Something Jenny and I wouldn’t mind doing is working together. We nearly did, but ultimately decided that moving to Michigan on such short notice wasn’t the sanest venture to undertake.
We’re still very open to the idea in the future. So, if you happen to learn of any jobs for mattress testers, candy critics, or saying the word “butt” quota engineers, let us know.
Not everyone would willingly work with their significant other. I can understand why. We’re different people at work. Do we really want to see our family in that environment, being cruel to others? Or maybe it’s the other way around. They’d get to see your supervisor belittle you.
As with anything in life, other than seeing an enemy perish, there are pros and cons to working with your spouse. I’ve taken the liberty of searching online for a list of pros and cons to offer my own opinion on each.
Stolen from Canadian version of Monster.com, where we can assume all hockey players are drafted through, here is a list of pros and cons working with your spouse. I’ve shortened the description because I don’t want you to read too much. When people read too much, they get smarter. Smarter people means a rebellion.
I found this to be a strange choice for the first item on this list. When I see the word intimacy, it’s usually during an incognito search on the web browser and at the corner computer in the library.
Of course, Monster.com (even the far more liberal Canadian version) means something else. They list the pros as a chance to share experiences aka make fun of the same coworkers. I’ve worked with family members in the past. I know what I’m talking about.
The downside, you may never feel like you can escape work. I understand this one. Unless you truly love your job, it might be annoying to share a bathroom at home with a workmate.
Does anyone else imagine a bra every time they see the word “support?” Honestly, I’ve never gotten through a call to tech support without imagine a digital pair of boobs.
According to Monster, the benefit of working with a spouse means they understand the struggle more. They get yelled at by the same people all day. So, when you return home exhausted, they get it.
However, they may also think you’re a piece of crap. It’s hard to be objective with your spouse. This is the person who knows your deepest darkest secrets. One wrong move at work and they may tell your worst elementary school pooping in the pants story to everyone. I say worst because we all have several, right?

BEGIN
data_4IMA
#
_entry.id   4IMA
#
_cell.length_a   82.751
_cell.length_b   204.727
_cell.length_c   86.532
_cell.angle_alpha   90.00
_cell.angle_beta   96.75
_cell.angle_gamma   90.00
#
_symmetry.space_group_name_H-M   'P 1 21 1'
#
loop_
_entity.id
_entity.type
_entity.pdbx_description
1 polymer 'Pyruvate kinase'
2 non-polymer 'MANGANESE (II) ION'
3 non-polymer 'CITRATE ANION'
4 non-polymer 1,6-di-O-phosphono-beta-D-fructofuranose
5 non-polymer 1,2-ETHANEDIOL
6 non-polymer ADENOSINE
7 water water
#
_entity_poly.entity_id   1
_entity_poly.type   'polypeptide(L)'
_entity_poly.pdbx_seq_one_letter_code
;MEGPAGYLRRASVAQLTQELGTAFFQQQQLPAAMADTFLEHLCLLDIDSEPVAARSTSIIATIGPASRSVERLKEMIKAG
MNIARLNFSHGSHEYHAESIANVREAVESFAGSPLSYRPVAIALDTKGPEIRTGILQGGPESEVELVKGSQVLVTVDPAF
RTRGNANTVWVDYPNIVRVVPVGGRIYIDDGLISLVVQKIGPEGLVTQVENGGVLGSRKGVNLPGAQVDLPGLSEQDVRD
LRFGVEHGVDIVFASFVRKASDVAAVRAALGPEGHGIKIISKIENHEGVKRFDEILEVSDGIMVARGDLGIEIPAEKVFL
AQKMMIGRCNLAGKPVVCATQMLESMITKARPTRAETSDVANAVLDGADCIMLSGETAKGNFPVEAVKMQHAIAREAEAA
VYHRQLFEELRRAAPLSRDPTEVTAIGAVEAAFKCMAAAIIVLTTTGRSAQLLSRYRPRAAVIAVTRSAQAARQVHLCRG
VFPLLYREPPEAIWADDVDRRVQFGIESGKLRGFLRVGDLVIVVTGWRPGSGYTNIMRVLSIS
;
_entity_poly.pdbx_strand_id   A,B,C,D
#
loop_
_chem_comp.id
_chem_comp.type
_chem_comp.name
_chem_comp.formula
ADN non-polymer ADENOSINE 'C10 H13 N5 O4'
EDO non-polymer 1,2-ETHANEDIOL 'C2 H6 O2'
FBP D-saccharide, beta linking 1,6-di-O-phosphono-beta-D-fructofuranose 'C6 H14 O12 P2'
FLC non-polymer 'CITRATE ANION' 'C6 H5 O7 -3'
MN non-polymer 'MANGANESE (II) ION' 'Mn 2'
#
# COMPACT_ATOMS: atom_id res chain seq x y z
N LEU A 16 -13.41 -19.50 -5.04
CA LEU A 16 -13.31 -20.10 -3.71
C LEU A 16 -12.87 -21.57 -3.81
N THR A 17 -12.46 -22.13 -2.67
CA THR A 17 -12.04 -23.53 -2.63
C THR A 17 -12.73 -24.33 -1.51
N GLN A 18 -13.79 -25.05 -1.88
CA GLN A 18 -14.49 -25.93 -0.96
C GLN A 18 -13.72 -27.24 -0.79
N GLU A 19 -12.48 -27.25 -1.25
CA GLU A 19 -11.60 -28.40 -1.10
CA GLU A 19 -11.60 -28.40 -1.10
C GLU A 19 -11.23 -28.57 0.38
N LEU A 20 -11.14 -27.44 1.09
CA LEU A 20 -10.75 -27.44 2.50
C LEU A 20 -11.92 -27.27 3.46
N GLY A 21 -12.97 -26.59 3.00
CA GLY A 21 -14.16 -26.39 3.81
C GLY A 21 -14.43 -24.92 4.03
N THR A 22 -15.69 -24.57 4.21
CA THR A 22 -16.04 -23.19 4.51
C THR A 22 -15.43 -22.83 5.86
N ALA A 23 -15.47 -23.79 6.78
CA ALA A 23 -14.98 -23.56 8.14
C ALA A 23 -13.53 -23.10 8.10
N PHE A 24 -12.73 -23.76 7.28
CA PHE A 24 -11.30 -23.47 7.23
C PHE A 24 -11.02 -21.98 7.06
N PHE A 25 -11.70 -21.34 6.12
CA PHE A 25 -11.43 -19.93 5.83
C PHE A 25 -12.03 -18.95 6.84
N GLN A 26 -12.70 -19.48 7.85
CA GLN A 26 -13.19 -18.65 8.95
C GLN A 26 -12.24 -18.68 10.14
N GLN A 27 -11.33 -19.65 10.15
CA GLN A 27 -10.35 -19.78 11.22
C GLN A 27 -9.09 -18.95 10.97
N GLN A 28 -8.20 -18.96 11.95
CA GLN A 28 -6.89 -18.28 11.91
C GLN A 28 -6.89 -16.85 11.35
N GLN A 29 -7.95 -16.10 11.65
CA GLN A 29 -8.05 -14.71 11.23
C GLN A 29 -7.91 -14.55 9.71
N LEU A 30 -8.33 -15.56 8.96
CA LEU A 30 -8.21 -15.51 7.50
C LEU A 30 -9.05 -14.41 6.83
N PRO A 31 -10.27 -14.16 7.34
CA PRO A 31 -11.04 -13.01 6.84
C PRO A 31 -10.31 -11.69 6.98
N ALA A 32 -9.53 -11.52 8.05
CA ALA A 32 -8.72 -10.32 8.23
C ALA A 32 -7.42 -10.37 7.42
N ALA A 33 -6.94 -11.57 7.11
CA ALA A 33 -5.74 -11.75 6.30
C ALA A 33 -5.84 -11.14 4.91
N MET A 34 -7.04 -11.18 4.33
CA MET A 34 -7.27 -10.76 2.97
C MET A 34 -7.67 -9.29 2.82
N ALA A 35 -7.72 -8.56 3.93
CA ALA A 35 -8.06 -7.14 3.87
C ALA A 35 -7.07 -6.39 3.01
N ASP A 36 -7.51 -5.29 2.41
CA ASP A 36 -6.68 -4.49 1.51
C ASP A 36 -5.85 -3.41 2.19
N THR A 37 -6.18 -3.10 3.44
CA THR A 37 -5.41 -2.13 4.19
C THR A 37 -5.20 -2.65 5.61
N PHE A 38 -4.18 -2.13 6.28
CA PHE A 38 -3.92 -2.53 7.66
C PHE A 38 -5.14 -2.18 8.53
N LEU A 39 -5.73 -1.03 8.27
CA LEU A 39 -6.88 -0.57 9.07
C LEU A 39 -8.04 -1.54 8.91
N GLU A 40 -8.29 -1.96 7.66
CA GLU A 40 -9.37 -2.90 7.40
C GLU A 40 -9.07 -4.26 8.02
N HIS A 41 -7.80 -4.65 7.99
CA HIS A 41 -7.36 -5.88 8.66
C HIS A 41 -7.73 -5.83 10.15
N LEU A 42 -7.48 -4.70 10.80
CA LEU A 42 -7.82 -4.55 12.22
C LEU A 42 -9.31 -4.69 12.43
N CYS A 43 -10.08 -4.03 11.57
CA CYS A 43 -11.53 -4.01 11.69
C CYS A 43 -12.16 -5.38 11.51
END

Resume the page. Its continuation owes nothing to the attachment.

I think this one is the biggest reason why Jenny and I would love to work together. Years apart has made us dream about spending every moment we could together.
I understand not everyone experienced this. While some couples may still enjoy spending a lot of time together even while at work, others could hate it. That lack of personal space could drive some people nuts. I imagine it’s like having a Siamese twin that gives you boners.
Money is everything. Apparently, it’s still true when working with your spouse. According to this list, there’s a benefit because you both get paid at the same time. Thanks to this, you can go out to a strip club together without having to pay for the other.
Not everything is gravy. Because you’re in the same industry, you could both lose your jobs at the same time. If this is a concern of yours though, you should work in rival companies so one of you survives.
Impressing your partner at work will help make you more productive. I imagine you also aren’t quite as eager to leave the office/Port-O Potty factory with your partner already there. I know from experience how much quicker I want to leave work when I have Jenny waiting for me. If we worked together, I wouldn’t have to lie about having diarrhea as much in order to get out sooner.
Obviously, if things aren’t well at home, your productivity could lack. I don’t see how this is specific to working with your partner. I guess if you’re having a really awful fight it may carry into the office.
How do you think you and your significant other would handle working together?
2 thoughts on “Would You Work with Your Spouse?”
I have some advice for you.
After 13 years together, 10 years married, and working at the same places for nearly the whole time, I personally have had it.
My husband keeps pushing for me to get him a job where I just got on, and frankly, I don’t want him there. Work is literally the only place I am not “Ryan & Steph.” It is the only place I have my own identity and can establish me as me. Don’t do it.
That’s a fair point. Our worlds rarely collide. I think some people think we’re making each other up. We’ll take your warning to heart and ask the good HR people at the diaper factor to revoke our application.